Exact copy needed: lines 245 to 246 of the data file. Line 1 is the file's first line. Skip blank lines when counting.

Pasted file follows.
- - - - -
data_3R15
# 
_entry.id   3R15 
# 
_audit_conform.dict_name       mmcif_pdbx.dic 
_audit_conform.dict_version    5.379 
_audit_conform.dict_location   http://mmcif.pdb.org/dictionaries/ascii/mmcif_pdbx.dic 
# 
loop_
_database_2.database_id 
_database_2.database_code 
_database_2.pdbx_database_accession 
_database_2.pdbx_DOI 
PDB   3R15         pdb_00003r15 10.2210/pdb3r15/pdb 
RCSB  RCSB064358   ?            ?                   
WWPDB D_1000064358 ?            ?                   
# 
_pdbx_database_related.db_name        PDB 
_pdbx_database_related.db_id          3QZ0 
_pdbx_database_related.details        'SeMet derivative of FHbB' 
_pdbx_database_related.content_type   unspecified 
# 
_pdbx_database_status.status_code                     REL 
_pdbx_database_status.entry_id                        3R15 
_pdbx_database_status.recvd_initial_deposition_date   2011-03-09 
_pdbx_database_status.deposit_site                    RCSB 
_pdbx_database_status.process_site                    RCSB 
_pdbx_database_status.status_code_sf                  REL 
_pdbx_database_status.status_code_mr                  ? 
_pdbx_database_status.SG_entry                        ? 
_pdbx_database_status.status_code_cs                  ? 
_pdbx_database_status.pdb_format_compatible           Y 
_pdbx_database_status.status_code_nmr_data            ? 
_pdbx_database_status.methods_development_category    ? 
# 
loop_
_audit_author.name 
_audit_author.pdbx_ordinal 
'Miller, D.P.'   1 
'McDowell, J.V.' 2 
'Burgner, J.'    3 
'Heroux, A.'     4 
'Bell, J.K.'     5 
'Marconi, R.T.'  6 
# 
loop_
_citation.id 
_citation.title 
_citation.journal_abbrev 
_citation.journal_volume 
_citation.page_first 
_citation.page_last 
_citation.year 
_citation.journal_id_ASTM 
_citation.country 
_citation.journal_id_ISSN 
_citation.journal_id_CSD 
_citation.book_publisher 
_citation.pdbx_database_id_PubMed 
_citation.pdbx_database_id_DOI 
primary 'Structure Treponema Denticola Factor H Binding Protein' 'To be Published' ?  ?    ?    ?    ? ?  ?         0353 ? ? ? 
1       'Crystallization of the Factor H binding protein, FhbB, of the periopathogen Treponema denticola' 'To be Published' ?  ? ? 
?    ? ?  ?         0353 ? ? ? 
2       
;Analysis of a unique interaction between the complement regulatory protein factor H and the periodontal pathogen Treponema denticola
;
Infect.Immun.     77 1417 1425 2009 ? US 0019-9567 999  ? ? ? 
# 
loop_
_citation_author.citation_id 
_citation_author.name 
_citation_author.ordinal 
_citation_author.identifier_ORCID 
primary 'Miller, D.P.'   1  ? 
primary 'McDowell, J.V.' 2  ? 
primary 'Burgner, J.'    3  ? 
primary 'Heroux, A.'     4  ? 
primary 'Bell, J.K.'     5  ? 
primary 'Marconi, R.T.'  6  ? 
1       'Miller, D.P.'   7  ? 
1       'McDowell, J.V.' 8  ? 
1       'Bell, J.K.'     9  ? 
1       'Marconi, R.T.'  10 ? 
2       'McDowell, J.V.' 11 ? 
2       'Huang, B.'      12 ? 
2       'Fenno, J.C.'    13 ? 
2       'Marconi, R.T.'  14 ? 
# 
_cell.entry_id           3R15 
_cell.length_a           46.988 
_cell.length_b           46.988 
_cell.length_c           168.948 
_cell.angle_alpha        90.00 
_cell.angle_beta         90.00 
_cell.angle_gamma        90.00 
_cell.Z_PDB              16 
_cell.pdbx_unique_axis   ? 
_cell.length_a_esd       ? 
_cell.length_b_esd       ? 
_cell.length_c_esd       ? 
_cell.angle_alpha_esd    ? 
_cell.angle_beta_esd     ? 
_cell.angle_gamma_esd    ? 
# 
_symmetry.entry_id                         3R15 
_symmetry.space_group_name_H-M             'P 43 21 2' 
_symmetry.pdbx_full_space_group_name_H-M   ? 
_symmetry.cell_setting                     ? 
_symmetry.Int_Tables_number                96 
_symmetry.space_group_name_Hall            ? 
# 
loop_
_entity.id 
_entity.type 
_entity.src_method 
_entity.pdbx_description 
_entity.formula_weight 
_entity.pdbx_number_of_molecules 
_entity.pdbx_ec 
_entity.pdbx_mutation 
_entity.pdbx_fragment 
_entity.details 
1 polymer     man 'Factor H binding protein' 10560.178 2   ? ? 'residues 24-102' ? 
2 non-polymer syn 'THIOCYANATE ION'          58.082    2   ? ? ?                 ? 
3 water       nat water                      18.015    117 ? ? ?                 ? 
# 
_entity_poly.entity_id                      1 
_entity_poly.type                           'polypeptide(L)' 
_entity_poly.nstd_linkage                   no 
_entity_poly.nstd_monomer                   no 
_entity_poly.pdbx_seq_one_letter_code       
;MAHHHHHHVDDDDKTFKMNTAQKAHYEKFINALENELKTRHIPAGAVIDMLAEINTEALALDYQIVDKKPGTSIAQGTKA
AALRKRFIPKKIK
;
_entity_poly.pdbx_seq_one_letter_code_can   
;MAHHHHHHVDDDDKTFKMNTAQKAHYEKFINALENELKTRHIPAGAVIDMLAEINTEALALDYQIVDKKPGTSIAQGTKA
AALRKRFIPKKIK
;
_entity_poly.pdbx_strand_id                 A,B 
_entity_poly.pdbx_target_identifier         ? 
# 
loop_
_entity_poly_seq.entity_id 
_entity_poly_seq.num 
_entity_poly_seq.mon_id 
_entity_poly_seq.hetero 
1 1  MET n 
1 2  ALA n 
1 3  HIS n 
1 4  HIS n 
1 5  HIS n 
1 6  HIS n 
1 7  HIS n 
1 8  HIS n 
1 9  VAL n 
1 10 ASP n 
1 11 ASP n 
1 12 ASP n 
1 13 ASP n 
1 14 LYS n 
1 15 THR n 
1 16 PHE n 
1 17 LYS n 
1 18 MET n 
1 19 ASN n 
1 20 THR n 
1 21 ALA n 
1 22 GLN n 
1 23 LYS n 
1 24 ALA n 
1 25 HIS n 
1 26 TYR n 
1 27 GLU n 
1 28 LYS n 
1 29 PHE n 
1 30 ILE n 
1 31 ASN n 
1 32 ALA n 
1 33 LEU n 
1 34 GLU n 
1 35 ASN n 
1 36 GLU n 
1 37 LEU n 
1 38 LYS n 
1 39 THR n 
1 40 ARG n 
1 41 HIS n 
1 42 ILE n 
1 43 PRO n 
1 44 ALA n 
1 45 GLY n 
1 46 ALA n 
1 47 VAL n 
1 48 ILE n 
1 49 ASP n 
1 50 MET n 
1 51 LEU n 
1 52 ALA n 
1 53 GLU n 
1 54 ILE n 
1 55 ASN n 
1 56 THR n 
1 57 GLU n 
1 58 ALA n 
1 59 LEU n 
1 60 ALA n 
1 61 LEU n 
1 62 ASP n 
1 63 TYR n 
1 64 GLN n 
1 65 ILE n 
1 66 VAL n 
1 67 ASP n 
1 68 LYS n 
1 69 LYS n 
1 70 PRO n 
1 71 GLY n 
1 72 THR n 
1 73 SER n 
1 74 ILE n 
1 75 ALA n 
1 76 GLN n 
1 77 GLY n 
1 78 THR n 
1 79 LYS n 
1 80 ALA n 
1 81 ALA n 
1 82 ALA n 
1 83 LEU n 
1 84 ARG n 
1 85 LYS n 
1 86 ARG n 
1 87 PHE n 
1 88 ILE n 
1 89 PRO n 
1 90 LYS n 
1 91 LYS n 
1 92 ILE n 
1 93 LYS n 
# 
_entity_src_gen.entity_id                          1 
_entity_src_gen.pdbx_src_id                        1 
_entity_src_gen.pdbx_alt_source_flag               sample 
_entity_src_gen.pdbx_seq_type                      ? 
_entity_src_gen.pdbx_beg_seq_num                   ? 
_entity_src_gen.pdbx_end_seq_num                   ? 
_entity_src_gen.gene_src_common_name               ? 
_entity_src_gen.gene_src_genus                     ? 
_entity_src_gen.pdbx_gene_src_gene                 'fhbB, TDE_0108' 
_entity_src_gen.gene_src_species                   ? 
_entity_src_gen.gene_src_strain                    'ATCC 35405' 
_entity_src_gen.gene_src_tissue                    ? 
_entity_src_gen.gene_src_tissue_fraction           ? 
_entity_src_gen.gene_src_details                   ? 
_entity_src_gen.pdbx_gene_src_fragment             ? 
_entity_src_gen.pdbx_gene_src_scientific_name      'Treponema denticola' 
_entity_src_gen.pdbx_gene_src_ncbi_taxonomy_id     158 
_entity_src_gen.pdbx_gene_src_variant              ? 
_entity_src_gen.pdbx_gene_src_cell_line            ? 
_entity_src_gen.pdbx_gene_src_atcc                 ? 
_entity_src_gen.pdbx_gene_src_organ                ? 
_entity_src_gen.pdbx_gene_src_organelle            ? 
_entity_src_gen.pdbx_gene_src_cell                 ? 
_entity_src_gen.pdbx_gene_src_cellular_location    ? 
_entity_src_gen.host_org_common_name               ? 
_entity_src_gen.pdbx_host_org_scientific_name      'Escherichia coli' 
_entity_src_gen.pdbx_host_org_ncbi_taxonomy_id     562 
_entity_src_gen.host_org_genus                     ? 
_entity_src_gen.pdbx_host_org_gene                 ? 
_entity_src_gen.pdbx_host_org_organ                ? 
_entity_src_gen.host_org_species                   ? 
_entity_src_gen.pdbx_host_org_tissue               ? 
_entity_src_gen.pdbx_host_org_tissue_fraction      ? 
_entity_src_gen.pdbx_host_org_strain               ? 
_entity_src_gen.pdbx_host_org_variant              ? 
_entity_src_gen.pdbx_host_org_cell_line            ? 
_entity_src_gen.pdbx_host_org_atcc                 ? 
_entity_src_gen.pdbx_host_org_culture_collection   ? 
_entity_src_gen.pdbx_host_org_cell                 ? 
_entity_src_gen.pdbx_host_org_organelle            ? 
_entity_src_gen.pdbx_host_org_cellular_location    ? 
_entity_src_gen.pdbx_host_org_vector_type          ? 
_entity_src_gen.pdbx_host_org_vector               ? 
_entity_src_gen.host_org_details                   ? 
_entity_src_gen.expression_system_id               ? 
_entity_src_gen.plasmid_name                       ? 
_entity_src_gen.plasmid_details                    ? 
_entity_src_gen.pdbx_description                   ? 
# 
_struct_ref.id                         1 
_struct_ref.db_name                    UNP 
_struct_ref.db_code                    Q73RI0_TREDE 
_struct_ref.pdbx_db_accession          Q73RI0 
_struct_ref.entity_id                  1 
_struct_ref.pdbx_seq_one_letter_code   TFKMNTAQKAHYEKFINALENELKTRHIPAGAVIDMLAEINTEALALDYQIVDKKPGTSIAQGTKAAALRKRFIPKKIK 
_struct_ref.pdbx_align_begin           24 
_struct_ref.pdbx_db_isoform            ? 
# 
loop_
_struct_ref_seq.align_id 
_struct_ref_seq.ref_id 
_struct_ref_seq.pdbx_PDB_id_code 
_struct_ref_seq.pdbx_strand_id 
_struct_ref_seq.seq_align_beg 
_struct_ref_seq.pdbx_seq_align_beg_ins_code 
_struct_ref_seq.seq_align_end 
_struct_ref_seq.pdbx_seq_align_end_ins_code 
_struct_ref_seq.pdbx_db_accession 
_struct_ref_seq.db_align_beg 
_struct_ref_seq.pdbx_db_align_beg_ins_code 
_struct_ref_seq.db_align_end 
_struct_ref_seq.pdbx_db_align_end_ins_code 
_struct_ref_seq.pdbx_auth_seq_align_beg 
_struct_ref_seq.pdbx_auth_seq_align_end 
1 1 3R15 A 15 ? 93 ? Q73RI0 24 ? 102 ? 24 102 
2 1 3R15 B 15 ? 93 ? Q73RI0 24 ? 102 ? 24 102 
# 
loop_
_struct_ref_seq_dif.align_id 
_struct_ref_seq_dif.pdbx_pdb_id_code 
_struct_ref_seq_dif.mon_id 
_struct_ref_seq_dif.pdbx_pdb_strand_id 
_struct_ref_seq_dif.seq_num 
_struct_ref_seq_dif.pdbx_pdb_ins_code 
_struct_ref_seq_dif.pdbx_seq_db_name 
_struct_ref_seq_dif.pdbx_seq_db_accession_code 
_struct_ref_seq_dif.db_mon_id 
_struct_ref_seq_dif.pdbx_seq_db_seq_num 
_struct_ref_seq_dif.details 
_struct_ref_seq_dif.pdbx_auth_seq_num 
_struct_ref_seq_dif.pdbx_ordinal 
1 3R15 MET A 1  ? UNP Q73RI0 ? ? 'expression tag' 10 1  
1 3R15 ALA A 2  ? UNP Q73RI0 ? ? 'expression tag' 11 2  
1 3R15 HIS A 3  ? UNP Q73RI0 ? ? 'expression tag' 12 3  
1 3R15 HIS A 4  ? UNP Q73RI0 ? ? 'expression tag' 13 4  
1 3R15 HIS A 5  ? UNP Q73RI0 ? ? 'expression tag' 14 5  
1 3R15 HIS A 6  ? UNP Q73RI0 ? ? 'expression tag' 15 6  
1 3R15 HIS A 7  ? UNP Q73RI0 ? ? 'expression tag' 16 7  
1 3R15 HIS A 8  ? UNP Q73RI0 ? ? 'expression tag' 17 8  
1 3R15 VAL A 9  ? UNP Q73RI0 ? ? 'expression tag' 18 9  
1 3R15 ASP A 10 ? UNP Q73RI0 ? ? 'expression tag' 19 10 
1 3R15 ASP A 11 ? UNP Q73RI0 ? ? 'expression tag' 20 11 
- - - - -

_entity_src_gen.pdbx_beg_seq_num                   ? 
_entity_src_gen.pdbx_end_seq_num                   ? 